Besides collaborating with users from academia and industry, MAX IV is an active member of diverse networks bringing together research infrastructures from all over Europe. These networks aim to improve services offered to the user community, optimise efforts through knowledge exchange, and jointly develop large projects on a European level to address current common socio-economic issues.
LEAPS – the League of European Accelerator-based Photon Sources – is a strategic consortium initiated by the Directors of the Synchrotron Radiation and Free Electron Laser user facilities in Europe. Its primary goal is to actively and constructively ensure and promote the quality and impact of fundamental, applied and industrial research carried out at each facility to the greater benefit of European science and society.
The Analytical Research Infrastructures in Europe (ARIEs) provide unique windows into the workings of the world around us. They include powerful photon sources, such as synchrotrons, laser systems and free-electron lasers; sources of neutrons, ions and other particle beams; and facilities dedicated to advanced electron-microscopy and high magnetic fields.
They are centres of scientific and technological excellence, delivering services, data and know-how to a growing and diverse user community of more than 40,000 researchers in academia and industry, across a range of domains: the physical sciences, energy, engineering, the environment and the earth sciences, as well as medicine, health, food and cultural heritage.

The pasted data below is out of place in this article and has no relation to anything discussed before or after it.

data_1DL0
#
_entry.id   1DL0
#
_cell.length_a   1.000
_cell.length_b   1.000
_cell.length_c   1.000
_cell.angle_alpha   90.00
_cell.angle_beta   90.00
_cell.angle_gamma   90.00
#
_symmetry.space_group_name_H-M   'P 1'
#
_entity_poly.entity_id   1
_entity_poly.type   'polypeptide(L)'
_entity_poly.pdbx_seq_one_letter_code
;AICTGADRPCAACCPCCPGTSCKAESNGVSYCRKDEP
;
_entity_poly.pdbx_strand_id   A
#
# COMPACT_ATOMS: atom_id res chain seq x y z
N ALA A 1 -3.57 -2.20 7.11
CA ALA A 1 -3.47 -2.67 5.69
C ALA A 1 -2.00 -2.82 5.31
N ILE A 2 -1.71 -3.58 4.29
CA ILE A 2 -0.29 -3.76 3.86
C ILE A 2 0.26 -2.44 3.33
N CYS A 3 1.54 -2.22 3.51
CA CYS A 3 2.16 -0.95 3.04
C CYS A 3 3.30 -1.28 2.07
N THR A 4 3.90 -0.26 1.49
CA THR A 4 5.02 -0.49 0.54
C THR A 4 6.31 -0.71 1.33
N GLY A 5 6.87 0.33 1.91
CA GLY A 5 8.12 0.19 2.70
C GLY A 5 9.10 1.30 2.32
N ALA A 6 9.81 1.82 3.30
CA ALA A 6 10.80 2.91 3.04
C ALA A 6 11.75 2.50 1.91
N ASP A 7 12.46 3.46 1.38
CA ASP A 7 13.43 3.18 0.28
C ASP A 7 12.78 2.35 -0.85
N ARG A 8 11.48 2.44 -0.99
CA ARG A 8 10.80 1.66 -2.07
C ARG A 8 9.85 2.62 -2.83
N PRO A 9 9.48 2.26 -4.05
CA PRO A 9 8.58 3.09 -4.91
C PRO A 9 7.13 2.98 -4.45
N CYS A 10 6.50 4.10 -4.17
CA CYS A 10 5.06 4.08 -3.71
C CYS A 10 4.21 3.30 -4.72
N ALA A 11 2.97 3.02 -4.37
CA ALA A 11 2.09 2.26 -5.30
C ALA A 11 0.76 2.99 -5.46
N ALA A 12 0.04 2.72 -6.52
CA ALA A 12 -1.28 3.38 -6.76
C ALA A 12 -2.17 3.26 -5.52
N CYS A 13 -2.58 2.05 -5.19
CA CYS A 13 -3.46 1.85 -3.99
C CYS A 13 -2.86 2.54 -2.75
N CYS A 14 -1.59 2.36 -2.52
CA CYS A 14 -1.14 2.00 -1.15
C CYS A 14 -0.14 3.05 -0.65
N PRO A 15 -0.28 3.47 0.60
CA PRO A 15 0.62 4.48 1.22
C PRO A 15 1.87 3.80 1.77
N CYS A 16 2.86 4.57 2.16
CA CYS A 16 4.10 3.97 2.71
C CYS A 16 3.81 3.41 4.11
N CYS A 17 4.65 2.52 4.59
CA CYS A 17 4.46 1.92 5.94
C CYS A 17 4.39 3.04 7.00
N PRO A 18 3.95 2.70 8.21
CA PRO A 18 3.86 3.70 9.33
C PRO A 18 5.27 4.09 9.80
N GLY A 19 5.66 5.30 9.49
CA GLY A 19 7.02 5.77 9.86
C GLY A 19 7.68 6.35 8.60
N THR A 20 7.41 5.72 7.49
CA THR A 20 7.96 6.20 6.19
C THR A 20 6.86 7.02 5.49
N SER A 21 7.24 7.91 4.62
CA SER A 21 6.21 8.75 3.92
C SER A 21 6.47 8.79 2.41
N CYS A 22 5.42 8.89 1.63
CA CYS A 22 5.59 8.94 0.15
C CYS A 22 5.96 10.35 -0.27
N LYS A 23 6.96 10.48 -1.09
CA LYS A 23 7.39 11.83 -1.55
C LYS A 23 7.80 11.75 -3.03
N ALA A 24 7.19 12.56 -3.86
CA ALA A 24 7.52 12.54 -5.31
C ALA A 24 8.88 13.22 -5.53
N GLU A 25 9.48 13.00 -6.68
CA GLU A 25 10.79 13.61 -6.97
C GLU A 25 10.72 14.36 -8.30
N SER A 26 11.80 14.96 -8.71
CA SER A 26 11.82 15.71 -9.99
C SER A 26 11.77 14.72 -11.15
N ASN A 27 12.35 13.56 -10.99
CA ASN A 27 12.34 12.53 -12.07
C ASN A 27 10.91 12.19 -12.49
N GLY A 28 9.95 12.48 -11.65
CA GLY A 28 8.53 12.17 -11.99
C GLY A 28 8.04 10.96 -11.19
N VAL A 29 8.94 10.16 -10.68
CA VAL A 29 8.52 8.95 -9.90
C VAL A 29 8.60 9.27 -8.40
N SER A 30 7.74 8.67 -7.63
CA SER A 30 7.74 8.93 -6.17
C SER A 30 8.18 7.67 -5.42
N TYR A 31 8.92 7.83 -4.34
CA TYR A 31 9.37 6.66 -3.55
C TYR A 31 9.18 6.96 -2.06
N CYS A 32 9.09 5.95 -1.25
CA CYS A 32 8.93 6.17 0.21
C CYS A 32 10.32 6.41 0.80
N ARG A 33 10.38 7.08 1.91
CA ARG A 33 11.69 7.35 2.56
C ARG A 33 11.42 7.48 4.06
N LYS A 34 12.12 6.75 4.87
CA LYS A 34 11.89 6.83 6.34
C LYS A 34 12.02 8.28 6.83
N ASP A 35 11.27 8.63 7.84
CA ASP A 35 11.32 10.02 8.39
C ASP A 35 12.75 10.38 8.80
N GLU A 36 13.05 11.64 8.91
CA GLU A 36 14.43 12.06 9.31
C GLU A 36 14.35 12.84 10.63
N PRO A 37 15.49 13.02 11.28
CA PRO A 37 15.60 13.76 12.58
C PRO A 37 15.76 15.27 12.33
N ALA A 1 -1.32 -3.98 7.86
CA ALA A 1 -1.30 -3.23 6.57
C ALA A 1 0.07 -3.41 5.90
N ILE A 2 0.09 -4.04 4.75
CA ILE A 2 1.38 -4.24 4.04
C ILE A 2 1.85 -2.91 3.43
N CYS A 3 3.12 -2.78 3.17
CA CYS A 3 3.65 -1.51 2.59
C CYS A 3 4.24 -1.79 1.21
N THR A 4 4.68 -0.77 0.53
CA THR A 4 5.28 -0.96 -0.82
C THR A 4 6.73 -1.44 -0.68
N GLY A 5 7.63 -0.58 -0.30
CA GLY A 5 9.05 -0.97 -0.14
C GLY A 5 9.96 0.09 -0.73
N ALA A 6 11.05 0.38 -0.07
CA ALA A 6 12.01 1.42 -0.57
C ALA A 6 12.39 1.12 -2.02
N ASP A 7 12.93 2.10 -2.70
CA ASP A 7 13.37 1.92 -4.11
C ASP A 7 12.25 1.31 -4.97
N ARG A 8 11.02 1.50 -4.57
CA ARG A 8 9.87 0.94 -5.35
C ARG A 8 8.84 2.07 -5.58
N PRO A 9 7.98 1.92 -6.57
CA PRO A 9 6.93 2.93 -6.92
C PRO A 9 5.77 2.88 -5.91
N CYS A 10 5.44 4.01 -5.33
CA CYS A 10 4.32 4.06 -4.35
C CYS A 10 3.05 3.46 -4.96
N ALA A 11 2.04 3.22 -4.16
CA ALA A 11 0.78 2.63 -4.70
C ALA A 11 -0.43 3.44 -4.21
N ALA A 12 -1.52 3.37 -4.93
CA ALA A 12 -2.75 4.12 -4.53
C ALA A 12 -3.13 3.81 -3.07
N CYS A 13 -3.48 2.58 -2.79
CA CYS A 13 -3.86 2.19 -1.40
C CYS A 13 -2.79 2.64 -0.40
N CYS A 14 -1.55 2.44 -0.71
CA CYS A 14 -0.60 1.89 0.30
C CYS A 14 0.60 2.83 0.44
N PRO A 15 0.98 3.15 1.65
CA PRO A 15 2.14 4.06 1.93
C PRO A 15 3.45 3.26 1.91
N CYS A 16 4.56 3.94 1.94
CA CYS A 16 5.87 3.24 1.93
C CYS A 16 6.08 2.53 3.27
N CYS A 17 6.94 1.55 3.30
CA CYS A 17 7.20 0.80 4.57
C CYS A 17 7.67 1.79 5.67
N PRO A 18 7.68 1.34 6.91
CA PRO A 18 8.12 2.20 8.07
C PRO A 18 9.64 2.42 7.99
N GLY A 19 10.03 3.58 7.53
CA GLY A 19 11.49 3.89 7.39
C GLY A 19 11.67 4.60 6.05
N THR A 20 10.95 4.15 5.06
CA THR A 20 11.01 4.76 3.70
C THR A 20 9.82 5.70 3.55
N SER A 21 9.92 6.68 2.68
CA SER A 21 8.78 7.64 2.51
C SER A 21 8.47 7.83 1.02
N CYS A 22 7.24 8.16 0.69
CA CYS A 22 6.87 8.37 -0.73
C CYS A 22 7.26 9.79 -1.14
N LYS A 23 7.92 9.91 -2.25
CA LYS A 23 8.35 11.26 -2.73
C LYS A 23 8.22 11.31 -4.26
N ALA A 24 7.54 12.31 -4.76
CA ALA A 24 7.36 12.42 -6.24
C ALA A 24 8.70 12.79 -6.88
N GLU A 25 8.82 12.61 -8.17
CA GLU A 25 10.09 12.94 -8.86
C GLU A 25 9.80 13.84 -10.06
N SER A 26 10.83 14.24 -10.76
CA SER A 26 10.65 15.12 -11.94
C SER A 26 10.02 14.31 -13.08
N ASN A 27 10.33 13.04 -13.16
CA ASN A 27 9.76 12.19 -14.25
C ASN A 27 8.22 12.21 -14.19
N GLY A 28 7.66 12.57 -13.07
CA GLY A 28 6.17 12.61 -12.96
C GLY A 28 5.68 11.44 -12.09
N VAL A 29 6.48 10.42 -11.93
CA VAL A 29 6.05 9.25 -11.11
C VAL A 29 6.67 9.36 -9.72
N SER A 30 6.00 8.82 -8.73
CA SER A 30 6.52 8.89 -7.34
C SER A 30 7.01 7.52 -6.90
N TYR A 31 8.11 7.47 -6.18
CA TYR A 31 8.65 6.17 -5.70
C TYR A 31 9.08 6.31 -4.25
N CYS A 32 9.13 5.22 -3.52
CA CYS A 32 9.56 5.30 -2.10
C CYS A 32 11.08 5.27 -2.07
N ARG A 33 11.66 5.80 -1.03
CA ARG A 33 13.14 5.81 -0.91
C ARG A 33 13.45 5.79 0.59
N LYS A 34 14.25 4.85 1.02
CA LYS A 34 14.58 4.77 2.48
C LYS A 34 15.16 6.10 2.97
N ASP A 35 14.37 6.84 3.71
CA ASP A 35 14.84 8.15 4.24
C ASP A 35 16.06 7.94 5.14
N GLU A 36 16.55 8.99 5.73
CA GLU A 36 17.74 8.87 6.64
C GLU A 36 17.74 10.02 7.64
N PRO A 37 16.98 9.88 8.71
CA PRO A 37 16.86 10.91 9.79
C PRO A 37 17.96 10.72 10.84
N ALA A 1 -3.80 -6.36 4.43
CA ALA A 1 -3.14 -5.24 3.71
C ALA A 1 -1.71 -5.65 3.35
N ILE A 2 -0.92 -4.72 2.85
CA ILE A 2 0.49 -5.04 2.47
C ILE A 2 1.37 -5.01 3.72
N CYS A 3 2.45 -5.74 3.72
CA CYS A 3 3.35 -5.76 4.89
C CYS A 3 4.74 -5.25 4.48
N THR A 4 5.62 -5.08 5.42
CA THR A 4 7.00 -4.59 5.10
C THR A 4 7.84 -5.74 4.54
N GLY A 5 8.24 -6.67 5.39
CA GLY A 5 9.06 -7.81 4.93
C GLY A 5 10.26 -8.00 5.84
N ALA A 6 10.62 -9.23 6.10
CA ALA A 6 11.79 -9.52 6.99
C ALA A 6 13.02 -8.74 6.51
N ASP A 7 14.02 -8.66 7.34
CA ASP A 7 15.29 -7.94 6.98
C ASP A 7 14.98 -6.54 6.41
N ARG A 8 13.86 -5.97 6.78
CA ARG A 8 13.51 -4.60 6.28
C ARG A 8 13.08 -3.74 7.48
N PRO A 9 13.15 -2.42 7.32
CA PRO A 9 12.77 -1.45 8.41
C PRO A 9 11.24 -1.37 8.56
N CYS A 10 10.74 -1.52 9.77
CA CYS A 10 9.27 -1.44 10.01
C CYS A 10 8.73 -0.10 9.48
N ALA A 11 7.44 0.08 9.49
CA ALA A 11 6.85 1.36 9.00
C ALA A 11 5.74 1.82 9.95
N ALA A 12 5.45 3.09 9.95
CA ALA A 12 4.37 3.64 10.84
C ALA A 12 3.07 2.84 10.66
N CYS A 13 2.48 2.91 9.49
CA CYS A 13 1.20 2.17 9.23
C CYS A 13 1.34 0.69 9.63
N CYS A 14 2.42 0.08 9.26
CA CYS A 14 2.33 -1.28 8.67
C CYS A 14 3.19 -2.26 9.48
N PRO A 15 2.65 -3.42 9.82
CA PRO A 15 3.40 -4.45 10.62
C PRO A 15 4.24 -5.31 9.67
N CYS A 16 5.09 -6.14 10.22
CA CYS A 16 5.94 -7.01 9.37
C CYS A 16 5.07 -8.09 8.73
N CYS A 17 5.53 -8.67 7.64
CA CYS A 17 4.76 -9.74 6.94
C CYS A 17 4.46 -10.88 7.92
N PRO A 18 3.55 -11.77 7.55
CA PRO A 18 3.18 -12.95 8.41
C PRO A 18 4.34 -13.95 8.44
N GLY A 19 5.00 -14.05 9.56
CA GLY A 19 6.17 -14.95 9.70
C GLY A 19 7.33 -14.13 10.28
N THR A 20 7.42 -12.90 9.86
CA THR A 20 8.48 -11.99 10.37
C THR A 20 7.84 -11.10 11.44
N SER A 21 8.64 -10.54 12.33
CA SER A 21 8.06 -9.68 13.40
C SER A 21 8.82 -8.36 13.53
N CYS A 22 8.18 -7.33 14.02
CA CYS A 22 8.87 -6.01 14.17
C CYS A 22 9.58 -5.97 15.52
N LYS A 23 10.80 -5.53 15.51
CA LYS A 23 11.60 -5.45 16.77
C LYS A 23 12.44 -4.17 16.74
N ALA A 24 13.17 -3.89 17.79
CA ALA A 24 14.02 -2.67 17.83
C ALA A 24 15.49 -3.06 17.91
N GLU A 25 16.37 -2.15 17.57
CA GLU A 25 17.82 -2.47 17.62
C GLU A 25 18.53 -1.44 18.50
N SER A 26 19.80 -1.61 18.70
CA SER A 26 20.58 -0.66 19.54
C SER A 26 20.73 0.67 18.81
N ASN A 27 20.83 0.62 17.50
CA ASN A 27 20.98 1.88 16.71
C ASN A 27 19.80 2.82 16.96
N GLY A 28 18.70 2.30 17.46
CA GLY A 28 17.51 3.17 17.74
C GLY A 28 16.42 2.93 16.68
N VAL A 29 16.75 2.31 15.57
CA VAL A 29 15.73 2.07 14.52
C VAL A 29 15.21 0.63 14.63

The insights into materials and living matter made possible by their collective tools underpin the advanced research necessary for the success of the Horizon Europe Missions. The ARIEs provide free access to the scientific user community based upon scientific excellence and open data.
FELS OF EUROPE is a collaboration of all free electron laser (FEL) facilities in Europe, with the goal to meet the technological and scientific challenges of these novel and rapidly developing technologies and to provide a worldwide unique, pan-European research infrastructure that enables exploiting the full scientific potential of these unique accelerator based short-pulse light sources. The collaboration is an initiative of the ESFRI projects EuroFEL and European XFEL and includes 15 facilities in 11 countries.